Sulfidic metatroctolite from the the Stillwater Mine, Beartooth Mountains, Montana. This Stillwater troctolite has had the oilvine component metamorphosed to black serpentine, while the gray plagioclase feldspar component is preserved.
Troctolite is a coarsely-crystalline, intrusive igneous rock that is composed mostly of olivine and plagioclase feldspar, with minor amounts of other minerals such as pyroxene and chromite. It is typically coarse-grained and has a distinctive greenish-gray color. Troctolite is formed through the solidification of magma deep within Earth's mantle, and is often associated with other ultramafic rocks such as dunite and peridotite. The name "troctolite" comes from the Greek word "troktos," which means twisted or plaited, referring to the twisted appearance of some troctolite rocks.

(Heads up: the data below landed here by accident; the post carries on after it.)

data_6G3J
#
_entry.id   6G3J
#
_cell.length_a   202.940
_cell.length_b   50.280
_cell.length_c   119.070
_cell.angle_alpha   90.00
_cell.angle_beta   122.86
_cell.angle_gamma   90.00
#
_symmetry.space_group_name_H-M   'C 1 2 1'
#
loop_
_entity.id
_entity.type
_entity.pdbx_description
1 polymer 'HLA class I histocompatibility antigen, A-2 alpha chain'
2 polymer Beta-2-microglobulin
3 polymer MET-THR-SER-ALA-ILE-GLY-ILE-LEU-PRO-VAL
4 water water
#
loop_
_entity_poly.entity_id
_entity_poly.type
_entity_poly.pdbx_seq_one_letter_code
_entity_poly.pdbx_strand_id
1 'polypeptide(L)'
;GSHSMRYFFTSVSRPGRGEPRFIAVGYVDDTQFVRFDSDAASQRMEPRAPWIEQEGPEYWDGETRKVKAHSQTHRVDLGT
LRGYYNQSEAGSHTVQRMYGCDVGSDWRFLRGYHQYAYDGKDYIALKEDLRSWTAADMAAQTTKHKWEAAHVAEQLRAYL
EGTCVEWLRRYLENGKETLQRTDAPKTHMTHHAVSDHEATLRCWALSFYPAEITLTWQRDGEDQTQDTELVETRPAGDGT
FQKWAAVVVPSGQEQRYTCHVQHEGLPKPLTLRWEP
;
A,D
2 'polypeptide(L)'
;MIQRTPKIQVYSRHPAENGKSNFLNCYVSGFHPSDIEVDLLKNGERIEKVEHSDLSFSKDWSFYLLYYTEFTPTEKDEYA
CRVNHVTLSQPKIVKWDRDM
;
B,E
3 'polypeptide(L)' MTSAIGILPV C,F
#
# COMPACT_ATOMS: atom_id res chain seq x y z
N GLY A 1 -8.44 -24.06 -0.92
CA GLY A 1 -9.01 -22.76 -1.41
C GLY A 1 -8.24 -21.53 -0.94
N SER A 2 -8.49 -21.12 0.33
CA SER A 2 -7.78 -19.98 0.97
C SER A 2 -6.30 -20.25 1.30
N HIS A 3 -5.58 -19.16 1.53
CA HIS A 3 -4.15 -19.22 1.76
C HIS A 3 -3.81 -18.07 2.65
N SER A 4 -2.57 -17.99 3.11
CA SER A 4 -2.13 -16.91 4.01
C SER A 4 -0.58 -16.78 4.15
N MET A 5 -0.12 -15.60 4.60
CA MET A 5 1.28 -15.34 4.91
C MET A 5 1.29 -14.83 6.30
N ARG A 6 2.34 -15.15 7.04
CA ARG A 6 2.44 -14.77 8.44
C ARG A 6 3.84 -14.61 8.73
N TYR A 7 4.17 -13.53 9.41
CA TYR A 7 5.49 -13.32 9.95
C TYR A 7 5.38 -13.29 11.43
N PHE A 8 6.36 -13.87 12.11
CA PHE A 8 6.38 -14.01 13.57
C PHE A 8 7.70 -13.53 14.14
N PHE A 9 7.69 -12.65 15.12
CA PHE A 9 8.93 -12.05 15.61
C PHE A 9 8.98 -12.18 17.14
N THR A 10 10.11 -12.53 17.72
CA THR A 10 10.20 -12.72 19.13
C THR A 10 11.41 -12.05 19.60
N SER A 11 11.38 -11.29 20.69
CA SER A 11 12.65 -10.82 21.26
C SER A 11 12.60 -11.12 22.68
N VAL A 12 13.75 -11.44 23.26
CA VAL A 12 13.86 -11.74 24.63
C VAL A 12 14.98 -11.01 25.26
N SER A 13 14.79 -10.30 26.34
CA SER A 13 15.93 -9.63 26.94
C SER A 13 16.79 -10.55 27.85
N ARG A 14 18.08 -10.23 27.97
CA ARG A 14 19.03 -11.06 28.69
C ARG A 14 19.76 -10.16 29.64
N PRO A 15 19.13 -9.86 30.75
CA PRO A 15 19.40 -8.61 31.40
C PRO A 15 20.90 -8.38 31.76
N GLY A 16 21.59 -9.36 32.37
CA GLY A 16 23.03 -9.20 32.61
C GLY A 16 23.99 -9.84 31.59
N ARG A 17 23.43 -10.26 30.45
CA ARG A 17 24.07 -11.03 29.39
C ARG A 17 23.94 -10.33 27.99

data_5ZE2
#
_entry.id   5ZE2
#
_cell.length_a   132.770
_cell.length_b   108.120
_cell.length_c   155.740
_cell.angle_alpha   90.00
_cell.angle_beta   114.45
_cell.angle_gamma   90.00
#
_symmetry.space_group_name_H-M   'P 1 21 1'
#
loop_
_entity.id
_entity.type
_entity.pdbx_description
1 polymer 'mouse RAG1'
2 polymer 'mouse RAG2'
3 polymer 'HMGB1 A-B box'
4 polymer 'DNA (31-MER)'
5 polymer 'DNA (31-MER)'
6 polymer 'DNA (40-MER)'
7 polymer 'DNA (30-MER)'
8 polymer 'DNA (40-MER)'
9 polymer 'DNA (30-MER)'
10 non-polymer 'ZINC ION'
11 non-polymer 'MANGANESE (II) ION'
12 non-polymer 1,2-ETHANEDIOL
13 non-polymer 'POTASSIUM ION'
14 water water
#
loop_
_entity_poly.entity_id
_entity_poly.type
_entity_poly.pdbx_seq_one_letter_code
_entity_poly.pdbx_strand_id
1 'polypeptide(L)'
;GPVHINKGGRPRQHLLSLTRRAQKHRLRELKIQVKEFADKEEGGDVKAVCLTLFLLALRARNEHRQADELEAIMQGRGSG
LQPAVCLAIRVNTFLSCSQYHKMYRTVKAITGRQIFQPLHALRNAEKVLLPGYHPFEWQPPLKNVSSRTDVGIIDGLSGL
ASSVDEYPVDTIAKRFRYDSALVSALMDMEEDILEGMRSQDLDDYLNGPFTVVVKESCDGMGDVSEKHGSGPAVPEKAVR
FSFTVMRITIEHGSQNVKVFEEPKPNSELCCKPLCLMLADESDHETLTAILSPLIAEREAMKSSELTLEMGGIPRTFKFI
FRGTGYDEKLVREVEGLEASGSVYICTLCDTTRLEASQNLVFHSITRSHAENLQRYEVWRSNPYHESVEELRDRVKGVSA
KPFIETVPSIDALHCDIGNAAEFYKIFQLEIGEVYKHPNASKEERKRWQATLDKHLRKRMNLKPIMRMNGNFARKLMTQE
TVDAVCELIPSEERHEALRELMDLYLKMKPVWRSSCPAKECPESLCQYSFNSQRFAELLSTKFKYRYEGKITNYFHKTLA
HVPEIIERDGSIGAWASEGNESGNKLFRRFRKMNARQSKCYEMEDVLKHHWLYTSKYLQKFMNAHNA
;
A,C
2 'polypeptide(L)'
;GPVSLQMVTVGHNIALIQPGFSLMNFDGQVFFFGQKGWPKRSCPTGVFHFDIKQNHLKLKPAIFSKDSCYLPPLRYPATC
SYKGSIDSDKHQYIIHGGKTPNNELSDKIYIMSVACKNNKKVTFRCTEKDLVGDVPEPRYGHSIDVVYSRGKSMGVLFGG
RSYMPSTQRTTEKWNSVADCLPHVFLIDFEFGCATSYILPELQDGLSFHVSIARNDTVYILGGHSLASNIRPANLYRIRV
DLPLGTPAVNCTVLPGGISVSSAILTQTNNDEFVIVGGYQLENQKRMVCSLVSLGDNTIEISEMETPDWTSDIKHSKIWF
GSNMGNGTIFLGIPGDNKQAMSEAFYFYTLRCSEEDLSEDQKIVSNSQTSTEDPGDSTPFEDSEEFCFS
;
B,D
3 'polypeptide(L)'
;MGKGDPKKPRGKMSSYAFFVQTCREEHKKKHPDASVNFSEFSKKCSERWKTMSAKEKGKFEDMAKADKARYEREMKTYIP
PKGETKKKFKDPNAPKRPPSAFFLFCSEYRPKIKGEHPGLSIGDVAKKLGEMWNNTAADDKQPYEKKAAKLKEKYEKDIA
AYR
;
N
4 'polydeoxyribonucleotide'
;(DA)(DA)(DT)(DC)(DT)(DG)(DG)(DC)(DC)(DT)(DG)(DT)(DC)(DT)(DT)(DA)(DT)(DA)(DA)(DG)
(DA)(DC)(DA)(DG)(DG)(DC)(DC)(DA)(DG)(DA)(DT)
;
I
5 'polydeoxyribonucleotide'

Troctolite is relatively rare and is not commonly found on Earth's surface, but it is an important rock type for geologists studying the composition and evolution of the Earth's mantle. Troctolite is also found in the lunar highlands.